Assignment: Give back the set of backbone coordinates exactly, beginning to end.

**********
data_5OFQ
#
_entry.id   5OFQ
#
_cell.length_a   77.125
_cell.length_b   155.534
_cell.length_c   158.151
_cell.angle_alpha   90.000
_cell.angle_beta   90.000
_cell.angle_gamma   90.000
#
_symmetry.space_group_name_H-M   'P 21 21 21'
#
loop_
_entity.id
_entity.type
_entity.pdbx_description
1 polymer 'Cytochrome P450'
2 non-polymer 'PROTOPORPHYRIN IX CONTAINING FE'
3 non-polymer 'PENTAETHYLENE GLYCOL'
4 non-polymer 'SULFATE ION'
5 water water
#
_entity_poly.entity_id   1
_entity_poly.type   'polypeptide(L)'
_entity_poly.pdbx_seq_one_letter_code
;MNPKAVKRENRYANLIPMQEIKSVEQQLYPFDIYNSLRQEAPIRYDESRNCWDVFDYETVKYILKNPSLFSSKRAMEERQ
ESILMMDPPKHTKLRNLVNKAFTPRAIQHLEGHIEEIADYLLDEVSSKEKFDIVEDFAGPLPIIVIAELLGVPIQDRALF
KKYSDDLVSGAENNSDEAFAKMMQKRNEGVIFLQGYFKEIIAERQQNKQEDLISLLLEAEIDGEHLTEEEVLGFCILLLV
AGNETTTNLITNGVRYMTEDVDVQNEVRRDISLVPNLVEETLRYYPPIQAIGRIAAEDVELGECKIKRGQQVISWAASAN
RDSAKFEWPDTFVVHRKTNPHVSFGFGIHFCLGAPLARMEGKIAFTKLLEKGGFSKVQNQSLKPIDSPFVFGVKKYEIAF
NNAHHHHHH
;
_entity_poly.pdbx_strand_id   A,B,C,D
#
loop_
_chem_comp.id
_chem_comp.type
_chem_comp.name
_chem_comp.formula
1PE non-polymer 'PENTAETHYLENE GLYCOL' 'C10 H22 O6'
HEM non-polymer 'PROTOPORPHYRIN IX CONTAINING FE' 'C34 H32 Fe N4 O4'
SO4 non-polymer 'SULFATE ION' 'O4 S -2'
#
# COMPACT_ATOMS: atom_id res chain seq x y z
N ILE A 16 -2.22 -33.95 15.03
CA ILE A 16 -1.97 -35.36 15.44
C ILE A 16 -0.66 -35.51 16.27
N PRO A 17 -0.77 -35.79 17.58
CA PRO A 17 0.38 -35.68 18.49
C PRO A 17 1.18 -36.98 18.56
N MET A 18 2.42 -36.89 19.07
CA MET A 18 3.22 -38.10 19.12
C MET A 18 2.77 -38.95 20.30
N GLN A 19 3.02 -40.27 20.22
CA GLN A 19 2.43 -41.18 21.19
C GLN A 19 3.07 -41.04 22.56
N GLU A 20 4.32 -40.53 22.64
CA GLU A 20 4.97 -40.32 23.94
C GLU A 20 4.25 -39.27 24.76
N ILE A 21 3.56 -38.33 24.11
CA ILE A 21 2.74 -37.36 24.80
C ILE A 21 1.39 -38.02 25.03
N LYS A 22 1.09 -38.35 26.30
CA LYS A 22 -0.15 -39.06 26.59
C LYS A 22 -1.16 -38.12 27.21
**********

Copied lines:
data_5OFQ
#
_entry.id   5OFQ
#
_cell.length_a   77.125
_cell.length_b   155.534
_cell.length_c   158.151
_cell.angle_alpha   90.000
_cell.angle_beta   90.000
_cell.angle_gamma   90.000
#
_symmetry.space_group_name_H-M   'P 21 21 21'
#
loop_
_entity.id
_entity.type
_entity.pdbx_description
1 polymer 'Cytochrome P450'
2 non-polymer 'PROTOPORPHYRIN IX CONTAINING FE'
3 non-polymer 'PENTAETHYLENE GLYCOL'
4 non-polymer 'SULFATE ION'
5 water water
#
_entity_poly.entity_id   1
_entity_poly.type   'polypeptide(L)'
_entity_poly.pdbx_seq_one_letter_code
;MNPKAVKRENRYANLIPMQEIKSVEQQLYPFDIYNSLRQEAPIRYDESRNCWDVFDYETVKYILKNPSLFSSKRAMEERQ
ESILMMDPPKHTKLRNLVNKAFTPRAIQHLEGHIEEIADYLLDEVSSKEKFDIVEDFAGPLPIIVIAELLGVPIQDRALF
KKYSDDLVSGAENNSDEAFAKMMQKRNEGVIFLQGYFKEIIAERQQNKQEDLISLLLEAEIDGEHLTEEEVLGFCILLLV
AGNETTTNLITNGVRYMTEDVDVQNEVRRDISLVPNLVEETLRYYPPIQAIGRIAAEDVELGECKIKRGQQVISWAASAN
RDSAKFEWPDTFVVHRKTNPHVSFGFGIHFCLGAPLARMEGKIAFTKLLEKGGFSKVQNQSLKPIDSPFVFGVKKYEIAF
NNAHHHHHH
;
_entity_poly.pdbx_strand_id   A,B,C,D
#
loop_
_chem_comp.id
_chem_comp.type
_chem_comp.name
_chem_comp.formula
1PE non-polymer 'PENTAETHYLENE GLYCOL' 'C10 H22 O6'
HEM non-polymer 'PROTOPORPHYRIN IX CONTAINING FE' 'C34 H32 Fe N4 O4'
SO4 non-polymer 'SULFATE ION' 'O4 S -2'
#
# COMPACT_ATOMS: atom_id res chain seq x y z
N ILE A 16 -2.22 -33.95 15.03
CA ILE A 16 -1.97 -35.36 15.44
C ILE A 16 -0.66 -35.51 16.27
N PRO A 17 -0.77 -35.79 17.58
CA PRO A 17 0.38 -35.68 18.49
C PRO A 17 1.18 -36.98 18.56
N MET A 18 2.42 -36.89 19.07
CA MET A 18 3.22 -38.10 19.12
C MET A 18 2.77 -38.95 20.30
N GLN A 19 3.02 -40.27 20.22
CA GLN A 19 2.43 -41.18 21.19
C GLN A 19 3.07 -41.04 22.56
N GLU A 20 4.32 -40.53 22.64
CA GLU A 20 4.97 -40.32 23.94
C GLU A 20 4.25 -39.27 24.76
N ILE A 21 3.56 -38.33 24.11
CA ILE A 21 2.74 -37.36 24.80
C ILE A 21 1.39 -38.02 25.03
N LYS A 22 1.09 -38.35 26.30
CA LYS A 22 -0.15 -39.06 26.59
C LYS A 22 -1.16 -38.12 27.21